The very much anticipated Topping Rose House is finally open. The meticulously renovated and restored former Bull’s Head Inn is not completely finished but the restaurant is up and running, smoothly and beautifully.
As the building itself is an interesting and significant part of the center of Bridgehampton, I believe a bit of historical information is warranted. This stately Greek Revival house was originally built for Judge Abraham Topping Rose in 1842. His buddy Nathaniel Rogers had built an equally large house across the street, now owned and being restored by the Town of Southampton. After the judge’s death, the family sold the property and it was variously used as a restaurant, antiques shop, and even a pop-up store for Target a few years ago.
Although the structure is large and imposing, the restaurant on the ground floor seats only a lucky 50, although there is also a large barn for bigger parties and a 25-seat bar area. There is a welcoming wraparound porch with dark wicker chairs, and on the night of our visit, a charmingly warm hostess to greet us outside the entrance.
We lingered for a while at the door to admire the dark-aqua lacquered bar. There are two dining rooms behind the bar, all-white rooms with large pieces of art, wide plank floors, and black chairs. The rooms’ decor shows a respect for the bones of the house, with modern touches that add luxury to the whole atmosphere.
Can you tell where I’m going with this? Yes, this place is a “destination” restaurant, a special-occasion location.
Whenever I review a restaurant that is newly opened, I am prepared to cut them some slack on service, computer glitches, long waits for food, whatever. But as I have also oft repeated: “if you are open and charging for food you are fair game for a review.” The Topping Rose House, a mere few weeks old on this particular evening, was impeccable from the greeting to the meal to the attentive management to the little after-dinner madeleines and the dainty baggies of granola bestowed upon our departure. More on that later.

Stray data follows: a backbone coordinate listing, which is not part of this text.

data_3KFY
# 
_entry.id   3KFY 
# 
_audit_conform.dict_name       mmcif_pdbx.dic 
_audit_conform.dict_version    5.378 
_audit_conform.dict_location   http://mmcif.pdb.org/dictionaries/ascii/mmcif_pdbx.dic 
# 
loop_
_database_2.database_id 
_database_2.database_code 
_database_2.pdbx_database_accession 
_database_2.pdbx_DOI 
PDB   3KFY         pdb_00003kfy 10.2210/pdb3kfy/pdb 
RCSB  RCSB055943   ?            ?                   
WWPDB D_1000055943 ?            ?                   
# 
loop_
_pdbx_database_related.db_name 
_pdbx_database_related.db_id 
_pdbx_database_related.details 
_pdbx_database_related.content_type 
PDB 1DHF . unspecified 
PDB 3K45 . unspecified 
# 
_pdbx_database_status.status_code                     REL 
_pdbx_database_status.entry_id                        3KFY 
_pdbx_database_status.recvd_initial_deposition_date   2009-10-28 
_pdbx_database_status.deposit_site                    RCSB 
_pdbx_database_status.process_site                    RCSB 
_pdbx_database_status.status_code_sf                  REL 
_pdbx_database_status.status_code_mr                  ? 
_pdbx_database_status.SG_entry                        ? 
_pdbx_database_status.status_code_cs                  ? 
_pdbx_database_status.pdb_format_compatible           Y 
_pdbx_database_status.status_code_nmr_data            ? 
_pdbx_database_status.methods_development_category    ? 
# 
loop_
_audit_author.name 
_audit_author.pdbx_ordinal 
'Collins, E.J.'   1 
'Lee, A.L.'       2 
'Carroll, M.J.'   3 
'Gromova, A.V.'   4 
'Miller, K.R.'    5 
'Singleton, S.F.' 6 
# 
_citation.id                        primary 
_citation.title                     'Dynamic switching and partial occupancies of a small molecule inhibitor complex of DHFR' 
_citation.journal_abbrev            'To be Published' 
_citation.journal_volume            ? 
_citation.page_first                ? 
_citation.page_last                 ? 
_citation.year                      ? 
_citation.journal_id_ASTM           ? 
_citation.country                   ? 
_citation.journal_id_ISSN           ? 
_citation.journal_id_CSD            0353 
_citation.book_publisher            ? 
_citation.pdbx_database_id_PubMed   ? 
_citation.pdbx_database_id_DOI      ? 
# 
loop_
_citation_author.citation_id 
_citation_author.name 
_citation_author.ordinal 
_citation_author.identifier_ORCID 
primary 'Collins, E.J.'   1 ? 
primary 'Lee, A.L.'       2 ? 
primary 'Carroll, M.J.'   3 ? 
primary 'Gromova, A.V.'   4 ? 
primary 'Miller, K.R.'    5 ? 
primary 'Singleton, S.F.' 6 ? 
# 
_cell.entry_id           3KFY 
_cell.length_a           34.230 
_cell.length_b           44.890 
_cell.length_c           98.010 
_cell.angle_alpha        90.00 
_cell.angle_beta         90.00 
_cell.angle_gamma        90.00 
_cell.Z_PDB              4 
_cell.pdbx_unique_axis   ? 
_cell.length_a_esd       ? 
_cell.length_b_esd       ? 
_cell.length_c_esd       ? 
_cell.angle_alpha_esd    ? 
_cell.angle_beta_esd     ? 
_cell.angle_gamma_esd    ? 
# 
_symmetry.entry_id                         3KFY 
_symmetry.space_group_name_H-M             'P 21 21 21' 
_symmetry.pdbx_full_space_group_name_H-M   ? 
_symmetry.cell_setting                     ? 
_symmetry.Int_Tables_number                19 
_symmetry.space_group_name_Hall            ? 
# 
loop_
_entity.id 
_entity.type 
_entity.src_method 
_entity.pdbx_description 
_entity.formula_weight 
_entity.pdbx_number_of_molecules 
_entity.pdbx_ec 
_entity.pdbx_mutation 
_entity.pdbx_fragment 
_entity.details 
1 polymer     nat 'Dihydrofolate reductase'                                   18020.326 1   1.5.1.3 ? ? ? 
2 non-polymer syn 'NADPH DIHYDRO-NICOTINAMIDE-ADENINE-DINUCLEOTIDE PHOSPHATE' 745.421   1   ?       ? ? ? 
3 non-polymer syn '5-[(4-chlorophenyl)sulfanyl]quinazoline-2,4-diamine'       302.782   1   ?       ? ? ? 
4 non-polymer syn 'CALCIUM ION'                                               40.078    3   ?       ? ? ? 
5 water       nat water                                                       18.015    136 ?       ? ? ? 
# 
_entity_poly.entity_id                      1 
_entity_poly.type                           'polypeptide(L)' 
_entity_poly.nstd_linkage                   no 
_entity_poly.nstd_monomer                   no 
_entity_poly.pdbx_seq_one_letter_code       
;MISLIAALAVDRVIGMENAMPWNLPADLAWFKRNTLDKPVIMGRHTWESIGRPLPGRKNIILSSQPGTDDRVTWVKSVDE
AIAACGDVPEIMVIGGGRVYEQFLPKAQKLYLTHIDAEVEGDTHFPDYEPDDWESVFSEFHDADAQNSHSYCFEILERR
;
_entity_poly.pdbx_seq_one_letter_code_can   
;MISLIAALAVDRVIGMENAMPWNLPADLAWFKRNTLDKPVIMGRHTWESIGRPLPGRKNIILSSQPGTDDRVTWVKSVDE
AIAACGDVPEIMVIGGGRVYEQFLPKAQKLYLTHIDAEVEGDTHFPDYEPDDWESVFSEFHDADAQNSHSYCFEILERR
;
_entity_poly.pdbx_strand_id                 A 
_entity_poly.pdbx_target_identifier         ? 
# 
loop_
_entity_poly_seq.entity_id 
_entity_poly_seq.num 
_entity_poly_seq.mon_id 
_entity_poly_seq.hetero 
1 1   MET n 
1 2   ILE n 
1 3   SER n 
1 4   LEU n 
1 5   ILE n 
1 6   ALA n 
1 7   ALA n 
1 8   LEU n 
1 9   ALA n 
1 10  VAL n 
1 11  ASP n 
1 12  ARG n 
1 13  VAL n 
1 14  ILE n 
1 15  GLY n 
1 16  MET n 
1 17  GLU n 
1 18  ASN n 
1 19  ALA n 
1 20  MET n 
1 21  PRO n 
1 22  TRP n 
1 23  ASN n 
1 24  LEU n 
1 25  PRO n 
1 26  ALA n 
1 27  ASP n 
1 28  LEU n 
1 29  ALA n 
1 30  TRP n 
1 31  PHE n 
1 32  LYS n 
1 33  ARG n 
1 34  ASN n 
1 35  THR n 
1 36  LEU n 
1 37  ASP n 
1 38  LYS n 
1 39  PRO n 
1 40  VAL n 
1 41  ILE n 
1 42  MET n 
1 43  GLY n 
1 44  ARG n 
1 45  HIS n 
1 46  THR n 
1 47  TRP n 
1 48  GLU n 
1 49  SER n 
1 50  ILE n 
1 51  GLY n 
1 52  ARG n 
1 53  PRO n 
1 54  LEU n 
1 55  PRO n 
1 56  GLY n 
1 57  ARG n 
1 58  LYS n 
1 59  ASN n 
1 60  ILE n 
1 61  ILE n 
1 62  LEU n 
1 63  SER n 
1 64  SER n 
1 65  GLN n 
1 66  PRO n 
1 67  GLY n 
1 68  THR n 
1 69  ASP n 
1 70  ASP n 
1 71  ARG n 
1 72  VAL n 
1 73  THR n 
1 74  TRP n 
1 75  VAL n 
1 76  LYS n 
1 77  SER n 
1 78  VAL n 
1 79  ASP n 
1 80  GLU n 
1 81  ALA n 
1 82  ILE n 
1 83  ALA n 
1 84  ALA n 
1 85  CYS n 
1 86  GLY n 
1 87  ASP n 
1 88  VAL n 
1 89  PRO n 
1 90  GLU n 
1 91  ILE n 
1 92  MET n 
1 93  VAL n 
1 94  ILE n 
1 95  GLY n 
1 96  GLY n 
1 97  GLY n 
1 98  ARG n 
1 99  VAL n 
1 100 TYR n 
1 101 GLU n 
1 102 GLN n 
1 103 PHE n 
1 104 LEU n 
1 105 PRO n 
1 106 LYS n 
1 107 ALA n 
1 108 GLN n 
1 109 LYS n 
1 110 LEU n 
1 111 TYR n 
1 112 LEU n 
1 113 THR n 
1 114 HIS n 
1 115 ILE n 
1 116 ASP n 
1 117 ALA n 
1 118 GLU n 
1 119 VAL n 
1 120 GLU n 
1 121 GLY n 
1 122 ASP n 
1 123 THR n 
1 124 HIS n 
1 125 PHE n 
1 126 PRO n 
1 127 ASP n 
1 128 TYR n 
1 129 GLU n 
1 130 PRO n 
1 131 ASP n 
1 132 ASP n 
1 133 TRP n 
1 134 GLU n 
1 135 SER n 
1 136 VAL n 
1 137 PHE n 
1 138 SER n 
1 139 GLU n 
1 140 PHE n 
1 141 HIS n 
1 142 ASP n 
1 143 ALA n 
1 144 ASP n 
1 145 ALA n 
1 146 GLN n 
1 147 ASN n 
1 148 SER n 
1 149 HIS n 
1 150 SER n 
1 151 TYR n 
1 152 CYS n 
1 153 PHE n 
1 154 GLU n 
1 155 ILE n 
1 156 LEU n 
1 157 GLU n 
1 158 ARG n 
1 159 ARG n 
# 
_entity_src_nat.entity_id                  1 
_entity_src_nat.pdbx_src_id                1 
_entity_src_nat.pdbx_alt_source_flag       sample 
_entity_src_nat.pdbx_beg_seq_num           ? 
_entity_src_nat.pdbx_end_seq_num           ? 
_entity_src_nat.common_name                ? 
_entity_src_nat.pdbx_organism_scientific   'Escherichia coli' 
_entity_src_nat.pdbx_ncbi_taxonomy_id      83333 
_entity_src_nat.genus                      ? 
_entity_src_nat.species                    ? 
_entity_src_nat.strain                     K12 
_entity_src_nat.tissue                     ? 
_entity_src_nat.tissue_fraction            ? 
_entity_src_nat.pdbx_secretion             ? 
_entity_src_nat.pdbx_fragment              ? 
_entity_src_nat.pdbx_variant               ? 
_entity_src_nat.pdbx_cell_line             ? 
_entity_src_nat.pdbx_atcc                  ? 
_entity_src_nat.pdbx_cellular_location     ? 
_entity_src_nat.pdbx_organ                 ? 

The menu is somewhat short and very imaginative. There are eight appetizers, six main courses, and six pastas. The vegetable accompaniments get star billing with the proteins listed below.
We began our meal with the beet risotto, foie gras torchon, and a half order of gnocchi with braised lobster mushrooms. The beet risotto was as pretty and tasty as can be. It was a deep magenta with flashes of green from the leaves and neatly slivered stems adorning it. The arborio rice was cooked perfectly al dente and the sweet roasted beet flavor came through. There were bits of raw beet, giving it texture, and a few sprigs of fresh tarragon, a surprising and perfect addition. A dried goat cheese was grated tableside, adding some tang and richness to the dish. Catapano Farm is one of the many local farms and purveyors honored on a whole page of the menu, so perhaps this cheese was from there, but it was deliciously reminiscent of an aged crottin de Chavignol.